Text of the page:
Choosing right values for laser speed and gap is the difficult part. Power is usually at 100% to optimize the job.
I made some tests with the 60 watt laser. To engrave that rubber foil you need a quite slow speed, and a very low gap. But if you exceed lowering these parameters you will lose details. I decided that a value of 100 speed and 0.06 gap is quite right, deep engrave and good detail although slow process.
You can also try to use gap 0.10, to be faster. Look at the pictures to see the different appearance of slopes on types borders for different values of grade width. First line of bigger test rectangle is made with simple engrave (no grade).
Step 14: Upload File to Laser Machine
Now click "download", delete all previous jobs on the machine, and upload current one. Wait half minute, since this file is quite big.
Choose in the software menu as starting point the left-down point (or another one as you wish) and place your rubber sheet on the machine plane.
Step 15: Start the Engraving Process
With "Z" function you will raise and lower the laser to set up the focusing distance, exit from this function clicking Z again.
Then click "esc" a few times to go back to home menu, and move the laser so that it's on the starting point you chose before. With "test" button you can see the perimeter of the job and check that you have placed rubber right.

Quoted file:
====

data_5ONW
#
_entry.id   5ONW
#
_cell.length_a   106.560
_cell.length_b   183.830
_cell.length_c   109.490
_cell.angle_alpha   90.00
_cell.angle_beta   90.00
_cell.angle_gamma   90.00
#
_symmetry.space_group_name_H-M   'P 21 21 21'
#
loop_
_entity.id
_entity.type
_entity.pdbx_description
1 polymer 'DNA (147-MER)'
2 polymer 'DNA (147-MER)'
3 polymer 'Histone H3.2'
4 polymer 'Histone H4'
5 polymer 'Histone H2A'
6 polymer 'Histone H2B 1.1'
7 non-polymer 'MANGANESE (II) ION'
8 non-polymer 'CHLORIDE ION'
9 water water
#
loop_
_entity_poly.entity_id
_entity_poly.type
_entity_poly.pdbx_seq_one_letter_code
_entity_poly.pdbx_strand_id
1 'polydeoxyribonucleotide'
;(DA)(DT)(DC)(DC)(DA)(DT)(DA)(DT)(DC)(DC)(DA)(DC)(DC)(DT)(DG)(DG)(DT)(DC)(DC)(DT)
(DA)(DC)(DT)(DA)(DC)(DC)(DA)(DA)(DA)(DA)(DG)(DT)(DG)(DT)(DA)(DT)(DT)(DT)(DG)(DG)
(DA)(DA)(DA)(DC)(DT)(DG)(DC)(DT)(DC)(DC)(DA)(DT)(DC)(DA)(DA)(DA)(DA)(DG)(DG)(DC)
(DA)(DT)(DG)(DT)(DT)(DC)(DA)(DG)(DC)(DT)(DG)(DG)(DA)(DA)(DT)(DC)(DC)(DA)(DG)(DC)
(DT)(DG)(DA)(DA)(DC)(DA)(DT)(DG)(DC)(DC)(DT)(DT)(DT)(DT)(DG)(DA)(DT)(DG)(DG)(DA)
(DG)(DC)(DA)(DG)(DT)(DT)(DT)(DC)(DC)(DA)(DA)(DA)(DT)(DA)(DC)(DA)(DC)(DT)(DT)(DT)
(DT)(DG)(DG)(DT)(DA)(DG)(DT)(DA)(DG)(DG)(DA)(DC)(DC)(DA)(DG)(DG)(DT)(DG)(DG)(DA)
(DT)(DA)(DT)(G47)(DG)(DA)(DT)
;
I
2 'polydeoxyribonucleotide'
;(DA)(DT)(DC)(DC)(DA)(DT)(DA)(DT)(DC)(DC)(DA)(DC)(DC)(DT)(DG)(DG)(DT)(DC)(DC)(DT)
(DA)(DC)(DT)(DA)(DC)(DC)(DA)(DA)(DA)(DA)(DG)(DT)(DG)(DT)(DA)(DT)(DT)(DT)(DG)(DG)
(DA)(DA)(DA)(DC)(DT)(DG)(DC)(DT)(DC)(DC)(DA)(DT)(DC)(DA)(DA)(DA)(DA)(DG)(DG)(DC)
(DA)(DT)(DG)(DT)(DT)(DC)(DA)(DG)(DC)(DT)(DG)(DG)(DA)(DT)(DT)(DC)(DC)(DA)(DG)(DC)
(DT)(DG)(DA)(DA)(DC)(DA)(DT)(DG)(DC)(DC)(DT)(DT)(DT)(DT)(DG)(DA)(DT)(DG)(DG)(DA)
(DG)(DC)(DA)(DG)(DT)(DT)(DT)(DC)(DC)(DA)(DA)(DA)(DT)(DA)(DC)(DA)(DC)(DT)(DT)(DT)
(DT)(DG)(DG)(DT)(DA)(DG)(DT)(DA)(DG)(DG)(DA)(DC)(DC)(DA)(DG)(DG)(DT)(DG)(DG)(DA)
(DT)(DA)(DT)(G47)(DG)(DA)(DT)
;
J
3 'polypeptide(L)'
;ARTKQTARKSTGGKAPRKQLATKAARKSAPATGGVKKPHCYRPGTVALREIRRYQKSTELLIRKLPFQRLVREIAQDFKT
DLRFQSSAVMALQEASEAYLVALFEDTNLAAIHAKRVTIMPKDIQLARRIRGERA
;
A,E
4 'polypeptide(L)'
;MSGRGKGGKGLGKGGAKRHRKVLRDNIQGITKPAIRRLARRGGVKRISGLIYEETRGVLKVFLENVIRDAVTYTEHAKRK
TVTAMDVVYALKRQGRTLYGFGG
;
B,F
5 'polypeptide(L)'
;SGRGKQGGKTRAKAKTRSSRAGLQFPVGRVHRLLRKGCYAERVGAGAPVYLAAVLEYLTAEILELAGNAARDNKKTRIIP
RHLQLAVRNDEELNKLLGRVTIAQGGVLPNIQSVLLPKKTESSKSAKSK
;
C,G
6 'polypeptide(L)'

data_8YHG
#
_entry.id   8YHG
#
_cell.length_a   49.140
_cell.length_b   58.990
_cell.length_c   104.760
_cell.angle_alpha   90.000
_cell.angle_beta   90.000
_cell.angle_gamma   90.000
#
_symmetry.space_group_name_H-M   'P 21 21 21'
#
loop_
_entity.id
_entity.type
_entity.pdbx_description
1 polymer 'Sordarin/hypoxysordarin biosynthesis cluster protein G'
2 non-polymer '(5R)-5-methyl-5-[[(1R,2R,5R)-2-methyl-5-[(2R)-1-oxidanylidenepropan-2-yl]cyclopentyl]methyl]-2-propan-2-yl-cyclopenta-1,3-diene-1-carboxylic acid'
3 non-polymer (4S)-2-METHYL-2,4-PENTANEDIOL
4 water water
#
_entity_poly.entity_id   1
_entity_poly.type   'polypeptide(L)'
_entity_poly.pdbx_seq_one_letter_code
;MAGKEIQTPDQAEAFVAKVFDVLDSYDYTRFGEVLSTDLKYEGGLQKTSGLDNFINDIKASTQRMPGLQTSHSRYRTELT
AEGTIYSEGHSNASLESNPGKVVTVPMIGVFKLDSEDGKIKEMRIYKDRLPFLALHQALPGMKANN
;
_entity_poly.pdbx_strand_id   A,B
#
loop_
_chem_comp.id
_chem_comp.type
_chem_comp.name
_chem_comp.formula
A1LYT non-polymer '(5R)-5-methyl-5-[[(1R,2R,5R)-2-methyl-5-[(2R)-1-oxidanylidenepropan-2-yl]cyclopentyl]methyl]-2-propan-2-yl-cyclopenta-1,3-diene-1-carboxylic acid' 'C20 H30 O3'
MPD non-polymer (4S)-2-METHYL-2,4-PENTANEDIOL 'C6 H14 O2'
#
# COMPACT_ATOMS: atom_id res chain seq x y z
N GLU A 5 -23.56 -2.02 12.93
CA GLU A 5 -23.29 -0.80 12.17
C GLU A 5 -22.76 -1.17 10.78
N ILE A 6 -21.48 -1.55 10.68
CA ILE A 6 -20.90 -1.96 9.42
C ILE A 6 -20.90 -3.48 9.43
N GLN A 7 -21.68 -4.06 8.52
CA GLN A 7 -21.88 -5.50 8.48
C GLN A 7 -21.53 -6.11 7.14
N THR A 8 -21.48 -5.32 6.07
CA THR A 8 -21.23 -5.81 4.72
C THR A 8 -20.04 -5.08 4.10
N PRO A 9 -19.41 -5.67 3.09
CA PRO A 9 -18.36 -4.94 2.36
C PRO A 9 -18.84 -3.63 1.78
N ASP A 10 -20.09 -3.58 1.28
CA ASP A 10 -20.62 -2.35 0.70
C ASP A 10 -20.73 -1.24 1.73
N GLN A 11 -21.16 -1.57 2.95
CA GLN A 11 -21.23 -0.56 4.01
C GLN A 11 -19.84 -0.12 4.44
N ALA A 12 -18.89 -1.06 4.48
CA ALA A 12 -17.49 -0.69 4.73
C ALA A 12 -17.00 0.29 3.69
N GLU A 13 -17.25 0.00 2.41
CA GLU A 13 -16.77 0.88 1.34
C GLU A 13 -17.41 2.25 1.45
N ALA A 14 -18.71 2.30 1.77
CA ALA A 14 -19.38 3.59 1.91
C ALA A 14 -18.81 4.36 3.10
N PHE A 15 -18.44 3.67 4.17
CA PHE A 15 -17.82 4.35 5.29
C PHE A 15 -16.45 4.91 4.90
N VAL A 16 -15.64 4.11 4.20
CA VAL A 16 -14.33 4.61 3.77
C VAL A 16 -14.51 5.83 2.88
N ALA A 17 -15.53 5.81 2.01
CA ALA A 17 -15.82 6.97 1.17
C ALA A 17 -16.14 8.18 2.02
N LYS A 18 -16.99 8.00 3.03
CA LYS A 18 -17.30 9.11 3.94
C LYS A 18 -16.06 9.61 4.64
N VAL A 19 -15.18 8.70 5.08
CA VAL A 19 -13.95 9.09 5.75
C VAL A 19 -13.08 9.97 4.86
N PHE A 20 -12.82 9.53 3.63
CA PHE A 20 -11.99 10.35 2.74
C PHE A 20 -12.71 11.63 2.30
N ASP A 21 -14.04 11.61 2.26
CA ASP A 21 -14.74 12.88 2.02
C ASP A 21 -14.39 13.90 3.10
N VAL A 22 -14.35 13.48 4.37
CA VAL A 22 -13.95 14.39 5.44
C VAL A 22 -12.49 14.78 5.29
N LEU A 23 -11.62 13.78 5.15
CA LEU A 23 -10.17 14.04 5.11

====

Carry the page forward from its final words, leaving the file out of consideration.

When you are ready close the cover, start chiller and air compressor, and click "start".
At the end of the process you can click "datum" to send the laser to home, and take out your stamp.
Step 16: Laser Cut the Stamp Support
A similar process is to cut the support from a 5 or 6mm thick wood board.
I used the bigger laser machine of WeMake workshop, more powerful than the other one.
In software change colour of the external line, assign to that colour "cut" parameters as in the picture (100 power, 25 speed) and check output only for that layer. Place board, upload (or "download" if you follow software label) the file to the machine, and start the cutting. That is really fast compared to the engrave process.
Step 17: Clean the Stamp and Glue to the Support
Now you only have to clean stamp surface with water and a brush, glue the rubber to the wood support, and choose a good handle for that.
Step 18: Ready to Print
Your rubber stamp is ready to be tested. If you are satisfied with the result it's time to begin making stamps for your friends ;-)
Step 19: Alternative Method
Remember that you can also import a bitmap in the lasercut5.3 software, and with tools -> half bitmap you can obtain the same effect to print gray tones. Obviously this function although is very easy and fast, doesn't let you a large flexibility.